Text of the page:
Studio Colombia: Understanding Perspective
In a few days, Studio Colombia: Understanding Perspective. Let’s begin with a quote from the introduction of Panofsky’s formidable essay Perspective as Symbolic Form: “Does this mean that the experience of space [perspective here] is somehow central to or generative of other experience?” (p. 15) I believe this question will be central to our drawing workshop. One way to rephrase it or to interpret it could be: “Is it essential to know perspective in order to generate a work of art, thus to be a true artist”? My answer is: “some will say yes, others will say no, so where is truth?” I certainly know that traditional artists will respond with a booming “yes” and contemporary artists with a resounding “no”. Therefore, what is art?
In his essay, Panofsky refers to Alois Riegl (1858-1905), an Austrian art historian who I respect a lot (along with Jacob Burckhardt) and who is the initiator of the term Kunstwollen (“artistic will” in German), which can be defined as the necessity to create. I would say that a compelling desire to create is the foundation of art. Kunstwollen and perspective are two separate entities that do not imply each other. Simply put, art doesn’t not demand the full understanding of perspective. We just have to think about Chagall, Picasso and Kandinsky, who refused to use Albertian perspective in their works and are among the most revered artists of the 20th Century. This absence of constructed space is also noticeable in antic Roman painting where “that feeling for space which was seeking expression in the plastic arts simply did not demand a systematic space” (Panofsky). Notice Panofsky’s words “feeling for space” and “seeking expression”. And a bit further in the book, the author refers to the medieval use of perspective as the representation of Christian spirituality defined here by the Franciscan Matura as “a global vision of the real: God, Man, World, Vision in which the human being inserts himself to express his way of life” (Thaddée Matura, François d’Assise, Maître de vie spirituelle, Éditions franciscaines, p.23). This is why, medieval miniature, illuminations and panel paintings are packed with bits and pieces and… meaning as we can see in Duccio’s Temptation on the Mountain. So, if we do not need perspective to be an artist, why are we all together in Colombia?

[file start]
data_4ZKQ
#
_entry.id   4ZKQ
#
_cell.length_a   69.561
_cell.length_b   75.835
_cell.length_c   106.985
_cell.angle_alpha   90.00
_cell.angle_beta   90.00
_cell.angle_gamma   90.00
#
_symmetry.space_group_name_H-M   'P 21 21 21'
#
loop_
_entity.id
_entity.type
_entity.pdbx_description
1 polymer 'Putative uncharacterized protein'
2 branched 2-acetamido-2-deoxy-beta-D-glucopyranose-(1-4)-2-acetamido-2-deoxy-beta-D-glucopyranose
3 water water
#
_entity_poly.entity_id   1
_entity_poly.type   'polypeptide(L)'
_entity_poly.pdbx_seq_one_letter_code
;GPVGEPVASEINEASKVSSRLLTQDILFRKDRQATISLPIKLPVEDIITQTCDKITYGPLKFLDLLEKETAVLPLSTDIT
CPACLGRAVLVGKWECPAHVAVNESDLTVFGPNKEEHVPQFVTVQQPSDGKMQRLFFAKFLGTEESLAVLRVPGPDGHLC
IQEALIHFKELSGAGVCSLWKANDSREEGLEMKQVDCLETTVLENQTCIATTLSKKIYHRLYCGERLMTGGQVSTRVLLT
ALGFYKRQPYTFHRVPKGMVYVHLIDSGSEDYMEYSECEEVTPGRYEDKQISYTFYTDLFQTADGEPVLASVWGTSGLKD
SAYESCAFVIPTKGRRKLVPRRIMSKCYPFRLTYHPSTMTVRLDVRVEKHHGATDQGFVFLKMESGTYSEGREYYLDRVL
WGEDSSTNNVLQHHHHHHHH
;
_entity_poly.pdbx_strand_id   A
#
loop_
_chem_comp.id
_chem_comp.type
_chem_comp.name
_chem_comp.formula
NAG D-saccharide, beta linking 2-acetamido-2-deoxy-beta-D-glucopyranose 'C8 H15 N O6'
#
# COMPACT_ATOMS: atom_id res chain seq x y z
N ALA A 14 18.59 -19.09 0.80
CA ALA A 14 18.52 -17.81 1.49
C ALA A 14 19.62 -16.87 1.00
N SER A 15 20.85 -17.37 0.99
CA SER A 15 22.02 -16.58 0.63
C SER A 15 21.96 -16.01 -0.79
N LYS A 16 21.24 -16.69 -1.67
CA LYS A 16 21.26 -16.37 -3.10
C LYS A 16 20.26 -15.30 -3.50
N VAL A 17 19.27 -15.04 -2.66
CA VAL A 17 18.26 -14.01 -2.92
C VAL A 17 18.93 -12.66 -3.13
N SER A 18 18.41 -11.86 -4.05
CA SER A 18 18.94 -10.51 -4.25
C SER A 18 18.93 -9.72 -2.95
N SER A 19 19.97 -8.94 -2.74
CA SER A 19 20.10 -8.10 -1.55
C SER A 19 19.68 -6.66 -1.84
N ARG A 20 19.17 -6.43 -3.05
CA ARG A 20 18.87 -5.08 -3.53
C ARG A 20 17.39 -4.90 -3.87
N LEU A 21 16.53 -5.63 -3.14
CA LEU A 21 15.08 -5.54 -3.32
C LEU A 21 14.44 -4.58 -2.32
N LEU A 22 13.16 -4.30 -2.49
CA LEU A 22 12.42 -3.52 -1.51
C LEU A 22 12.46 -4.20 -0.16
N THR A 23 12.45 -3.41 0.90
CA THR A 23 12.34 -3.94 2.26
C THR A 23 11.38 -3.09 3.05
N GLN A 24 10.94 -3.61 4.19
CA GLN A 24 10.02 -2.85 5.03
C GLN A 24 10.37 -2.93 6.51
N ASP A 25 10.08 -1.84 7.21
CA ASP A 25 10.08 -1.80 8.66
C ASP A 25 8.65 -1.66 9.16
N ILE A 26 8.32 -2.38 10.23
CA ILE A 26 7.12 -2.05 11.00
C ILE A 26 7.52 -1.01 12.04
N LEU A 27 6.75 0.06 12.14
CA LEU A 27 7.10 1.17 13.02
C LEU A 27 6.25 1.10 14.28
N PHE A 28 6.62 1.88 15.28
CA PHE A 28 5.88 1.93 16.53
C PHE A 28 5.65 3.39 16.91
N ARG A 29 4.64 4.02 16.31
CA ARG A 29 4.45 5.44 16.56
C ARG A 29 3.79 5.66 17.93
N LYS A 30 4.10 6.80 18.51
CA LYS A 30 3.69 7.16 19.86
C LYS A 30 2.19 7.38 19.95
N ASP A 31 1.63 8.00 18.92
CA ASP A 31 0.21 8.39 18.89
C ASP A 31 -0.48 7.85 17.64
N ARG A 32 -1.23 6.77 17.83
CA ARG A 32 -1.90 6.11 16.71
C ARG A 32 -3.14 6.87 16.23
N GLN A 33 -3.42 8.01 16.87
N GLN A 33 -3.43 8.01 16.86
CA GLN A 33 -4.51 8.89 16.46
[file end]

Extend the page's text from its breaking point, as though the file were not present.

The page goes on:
Let’s respond to this by saying that the human being is curious, always wanting to know more, always trying to solve the great mysteries of the world, this yearning being our sweet inferno. It took 35 000 years to understand scientifically perspective; Brunelleschi and his friend Alberti in Florence being the first ones to bring forth the basic premises of the costruzione legittima. Therefore, why are we all in Colombia wanting to learn how to dive in Dante’s inferno by studying the “legitimate construction” and… in just 10 days? Why do we want to learn how to render the illusion of the World – perspective is in fact the representation of an illusion. Don’t you think that representing the true totality of your own spiritual World is more important? In brief, we should focus on painting our own stories rather than drawing lines to a vanishing point. Nevertheless, the non use of formal perspective in a work of art should be a conscious decision and not the product of lack of knowledge. Therefore, in order to break the rules of perspective, you need to know the rules of perspective.
We are here, all together in South America to reflect on this dialectical approach to perspective; this is what makes this workshop unique in its kind. We will proceed on the footsteps of Kandinsky when he precisely questioned the old values of representation in his famous Concerning the Spiritual in the Arts; and André Breton in his Manifesto to Surrealism and Borduas in his Refus Global. And instead of asking ourselves “What is art?” why not asking “When is art?” (Nelson Goodman). The latter embodies more possibilities because it considers the context (or the other meaning of “perspective”) in which art exists.
During this workshop, I imagine to stress the ideas of “expression”, “globality”, “will”, “truth”, serious words when we deal with our own expression of life, our stories, hence our art. For example, a vanishing point on my canvas is, in fact, the expression of my future; this is where I look at; this is my direction. The bottom of this same canvas represents the present, the now, where I am at this very moment, I as the viewer, as the artist. What belongs outside the canvas is not important any more, since it stands as an invisible future, a reflection of the past, “what has been” (Barthes). “Where I am, at this very moment” is more important, referring to the hic and nunc, the here and now of the present, I being part of this vast universe that I am about to immortalize on canvas… and let’s enjoy that moment.
Studio Colombia and being far from our daily lives and routines will certainly offer us a space for newness. Let’s enjoy every moment that life and Colombia are about to offer us! To close: What is truer? The representation of the IKEA piece of furniture on the left or… the 20-page assembly plan of this piece of furniture?